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D.R.E.A.M.S. teaches Genesee County kids skills beyond the court

Published: Oct. 3, 2021 at 3:04 PM EDT
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FLINT, Mich. (WJRT) -“Young people are struggling right now. They need our help and it’s up to our community to save ourselves,” said Hamady High School Alumni, Royce Stephens.

Royce Stephens’ goal---to help kids in Genesee County develop skills needed to navigate through life as adults.

”I realized that my players needed other activities than basketball. Because being realistic, everybody is not going to the NBA. And unfortunately, everybody is not going to play college basketball,” Stephens said.

Teaching skills beyond the basketball court--

“If I can get them in the gym and build a relationship with them and understand what their interests are, I can start pipelines to colleges,” Stephens said.

Stephens is the executive director of Developing Respectful Educated Aspiring Minds with Sports or D.R.E.A.M.S.

Saturday, the non profit hosted a free “basketball and life skills” academy at Hamady High School for boys and girls from 5th through 8th grade.

“We’ve got to teach these young people how deal with their feelings. Some of them, they don’t know how to act. They don’t know how to say that they’re hurting, so instead of saying that they are hurting, they get mad, they’re angry and they do things without thinking and we have violence. And these kids, if it goes untreated they grow up to be those people,”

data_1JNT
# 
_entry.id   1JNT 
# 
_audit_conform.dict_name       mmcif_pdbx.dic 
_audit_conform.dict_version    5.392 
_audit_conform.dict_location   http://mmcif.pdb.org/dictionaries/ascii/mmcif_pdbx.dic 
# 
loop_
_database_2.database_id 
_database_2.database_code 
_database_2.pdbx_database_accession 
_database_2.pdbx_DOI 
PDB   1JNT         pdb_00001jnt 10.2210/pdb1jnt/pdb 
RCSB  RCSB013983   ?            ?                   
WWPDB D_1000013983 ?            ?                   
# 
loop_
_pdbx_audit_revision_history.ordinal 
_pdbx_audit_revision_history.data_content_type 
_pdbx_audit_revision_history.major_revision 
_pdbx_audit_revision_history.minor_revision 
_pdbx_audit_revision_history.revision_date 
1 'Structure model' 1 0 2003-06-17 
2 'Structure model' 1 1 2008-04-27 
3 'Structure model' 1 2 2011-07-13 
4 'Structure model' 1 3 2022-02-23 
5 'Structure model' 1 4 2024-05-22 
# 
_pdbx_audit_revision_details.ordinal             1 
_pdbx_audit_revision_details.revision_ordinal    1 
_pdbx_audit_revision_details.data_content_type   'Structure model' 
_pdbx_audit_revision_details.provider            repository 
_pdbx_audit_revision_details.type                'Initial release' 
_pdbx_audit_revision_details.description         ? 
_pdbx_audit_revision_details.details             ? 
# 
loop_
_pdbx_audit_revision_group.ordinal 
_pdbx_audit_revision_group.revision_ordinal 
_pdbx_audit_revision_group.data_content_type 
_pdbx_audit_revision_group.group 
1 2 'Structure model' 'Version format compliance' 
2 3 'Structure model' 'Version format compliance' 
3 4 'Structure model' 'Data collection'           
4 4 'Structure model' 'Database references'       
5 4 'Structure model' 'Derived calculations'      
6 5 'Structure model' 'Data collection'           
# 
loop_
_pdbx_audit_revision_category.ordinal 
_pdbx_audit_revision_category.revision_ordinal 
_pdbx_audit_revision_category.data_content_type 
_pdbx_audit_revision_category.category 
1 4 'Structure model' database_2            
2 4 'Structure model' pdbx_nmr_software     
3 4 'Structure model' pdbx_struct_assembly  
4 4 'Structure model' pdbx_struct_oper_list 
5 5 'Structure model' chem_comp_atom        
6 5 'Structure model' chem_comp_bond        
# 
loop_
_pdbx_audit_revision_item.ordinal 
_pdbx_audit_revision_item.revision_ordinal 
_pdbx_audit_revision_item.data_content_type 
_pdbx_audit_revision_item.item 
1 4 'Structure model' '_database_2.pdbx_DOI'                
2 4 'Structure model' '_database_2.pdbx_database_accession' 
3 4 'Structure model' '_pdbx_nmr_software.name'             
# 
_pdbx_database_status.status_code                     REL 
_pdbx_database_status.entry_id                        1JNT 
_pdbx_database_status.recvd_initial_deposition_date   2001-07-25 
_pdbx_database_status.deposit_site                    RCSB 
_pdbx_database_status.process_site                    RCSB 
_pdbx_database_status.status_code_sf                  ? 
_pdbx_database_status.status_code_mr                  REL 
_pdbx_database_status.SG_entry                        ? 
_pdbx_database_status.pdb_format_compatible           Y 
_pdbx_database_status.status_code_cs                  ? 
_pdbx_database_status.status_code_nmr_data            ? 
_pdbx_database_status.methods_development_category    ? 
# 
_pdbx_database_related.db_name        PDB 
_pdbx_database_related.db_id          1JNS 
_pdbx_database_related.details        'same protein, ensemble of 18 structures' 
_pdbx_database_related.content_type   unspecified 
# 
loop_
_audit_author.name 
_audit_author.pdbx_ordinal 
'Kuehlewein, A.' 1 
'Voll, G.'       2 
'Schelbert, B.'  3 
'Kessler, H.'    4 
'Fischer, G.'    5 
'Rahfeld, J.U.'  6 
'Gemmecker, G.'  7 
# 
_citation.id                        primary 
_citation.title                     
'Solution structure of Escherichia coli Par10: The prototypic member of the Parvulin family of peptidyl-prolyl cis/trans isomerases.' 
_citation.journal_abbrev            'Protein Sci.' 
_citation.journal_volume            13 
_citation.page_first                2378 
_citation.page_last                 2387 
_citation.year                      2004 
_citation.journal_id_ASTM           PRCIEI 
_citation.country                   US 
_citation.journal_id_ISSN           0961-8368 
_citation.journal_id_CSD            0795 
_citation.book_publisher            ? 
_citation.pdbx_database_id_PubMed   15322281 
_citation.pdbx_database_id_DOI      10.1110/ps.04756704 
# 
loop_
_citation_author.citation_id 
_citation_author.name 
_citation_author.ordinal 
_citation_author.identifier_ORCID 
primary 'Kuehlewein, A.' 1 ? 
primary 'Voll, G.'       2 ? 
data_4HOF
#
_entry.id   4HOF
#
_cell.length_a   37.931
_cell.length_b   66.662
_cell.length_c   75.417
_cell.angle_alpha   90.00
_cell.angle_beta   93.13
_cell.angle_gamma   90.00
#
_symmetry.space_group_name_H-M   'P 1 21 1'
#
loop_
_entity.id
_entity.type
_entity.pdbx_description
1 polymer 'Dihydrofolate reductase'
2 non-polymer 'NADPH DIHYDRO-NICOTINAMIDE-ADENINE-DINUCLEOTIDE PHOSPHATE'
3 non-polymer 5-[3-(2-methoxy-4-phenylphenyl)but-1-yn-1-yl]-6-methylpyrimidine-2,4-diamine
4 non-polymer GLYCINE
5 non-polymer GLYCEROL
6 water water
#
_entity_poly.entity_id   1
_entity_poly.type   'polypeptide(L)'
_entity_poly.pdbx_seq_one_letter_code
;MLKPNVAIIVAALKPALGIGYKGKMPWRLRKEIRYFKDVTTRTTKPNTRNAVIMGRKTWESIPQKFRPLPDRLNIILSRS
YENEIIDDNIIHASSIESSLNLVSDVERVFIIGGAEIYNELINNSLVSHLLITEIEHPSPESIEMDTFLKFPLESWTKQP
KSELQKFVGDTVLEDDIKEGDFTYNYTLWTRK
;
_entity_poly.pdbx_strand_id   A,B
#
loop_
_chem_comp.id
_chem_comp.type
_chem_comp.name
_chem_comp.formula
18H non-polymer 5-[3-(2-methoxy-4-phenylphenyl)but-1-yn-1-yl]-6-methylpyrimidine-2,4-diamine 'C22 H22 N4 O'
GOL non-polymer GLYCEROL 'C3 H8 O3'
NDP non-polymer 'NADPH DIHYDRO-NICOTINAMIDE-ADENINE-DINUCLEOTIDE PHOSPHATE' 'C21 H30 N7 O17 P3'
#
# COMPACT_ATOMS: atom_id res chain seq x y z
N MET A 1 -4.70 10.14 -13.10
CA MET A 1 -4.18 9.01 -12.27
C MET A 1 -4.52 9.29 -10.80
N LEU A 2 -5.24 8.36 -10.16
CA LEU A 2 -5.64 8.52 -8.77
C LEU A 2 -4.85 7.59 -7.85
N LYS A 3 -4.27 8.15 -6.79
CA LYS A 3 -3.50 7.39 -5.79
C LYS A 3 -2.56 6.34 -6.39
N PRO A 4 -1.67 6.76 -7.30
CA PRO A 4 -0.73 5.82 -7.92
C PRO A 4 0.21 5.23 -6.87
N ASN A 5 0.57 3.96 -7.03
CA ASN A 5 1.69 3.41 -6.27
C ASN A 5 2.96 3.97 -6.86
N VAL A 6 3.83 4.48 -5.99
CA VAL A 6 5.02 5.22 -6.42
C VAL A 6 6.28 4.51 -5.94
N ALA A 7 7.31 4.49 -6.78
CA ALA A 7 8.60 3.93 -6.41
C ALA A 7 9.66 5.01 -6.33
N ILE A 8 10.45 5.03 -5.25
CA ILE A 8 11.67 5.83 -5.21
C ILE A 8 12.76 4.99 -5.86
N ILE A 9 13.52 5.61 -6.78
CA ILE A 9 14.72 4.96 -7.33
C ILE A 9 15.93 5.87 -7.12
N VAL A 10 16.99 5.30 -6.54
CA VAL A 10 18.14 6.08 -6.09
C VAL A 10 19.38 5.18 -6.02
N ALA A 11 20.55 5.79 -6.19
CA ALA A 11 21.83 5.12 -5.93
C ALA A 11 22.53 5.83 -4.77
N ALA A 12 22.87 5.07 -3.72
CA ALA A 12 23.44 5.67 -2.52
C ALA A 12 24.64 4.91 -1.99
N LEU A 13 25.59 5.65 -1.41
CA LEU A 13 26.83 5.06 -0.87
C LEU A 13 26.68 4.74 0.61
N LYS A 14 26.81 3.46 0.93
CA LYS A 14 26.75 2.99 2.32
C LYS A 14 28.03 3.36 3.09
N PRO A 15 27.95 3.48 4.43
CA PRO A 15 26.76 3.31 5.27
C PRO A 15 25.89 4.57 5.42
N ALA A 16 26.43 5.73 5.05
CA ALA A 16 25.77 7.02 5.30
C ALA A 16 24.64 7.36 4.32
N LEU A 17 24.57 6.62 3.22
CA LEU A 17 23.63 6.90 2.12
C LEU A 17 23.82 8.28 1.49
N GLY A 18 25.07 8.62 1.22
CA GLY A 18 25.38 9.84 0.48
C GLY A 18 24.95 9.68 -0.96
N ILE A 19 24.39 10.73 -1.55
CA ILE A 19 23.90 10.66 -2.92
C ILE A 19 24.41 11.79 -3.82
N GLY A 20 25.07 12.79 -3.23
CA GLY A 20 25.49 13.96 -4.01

That’s why in addition to basketball, the students took part in sessions focusing on mental health awareness, nutrition, financial management, and how to handle interactions with law enforcement.

Tools they can use after they leave the gym.

“I just hope that this can be something that people can understand that sports are important, if you use them properly,” he said.

And while D.R.E.A.M.S. is based in Flint, Stephens says it was important to have kids from all over Genesee County take part.

75 students registered for Saturday’s academy.

“Last year there was a lot of tension about race. So I made sure that we included kids from all over the county so at least this one day, they can interact with each other and learn a little bit about each other and be okay with each other,” Stephens said.

The non profit also provides students in Genesee County with unique experiences in their communities.

“Right now, I have an urban agriculture program. I’m working with some of the HBCU’s to come in and we’re going to work with the youth to prepare them to go to college and pursue careers in agriculture,” he said.

Stephens-who has lost some of his students to violence, says he wants to show kids there are other options-- than life in the streets.

“As long as I can keep this gym open or keep a gym open somewhere. I know for that hour or so, they’re safe,” Stephens said.

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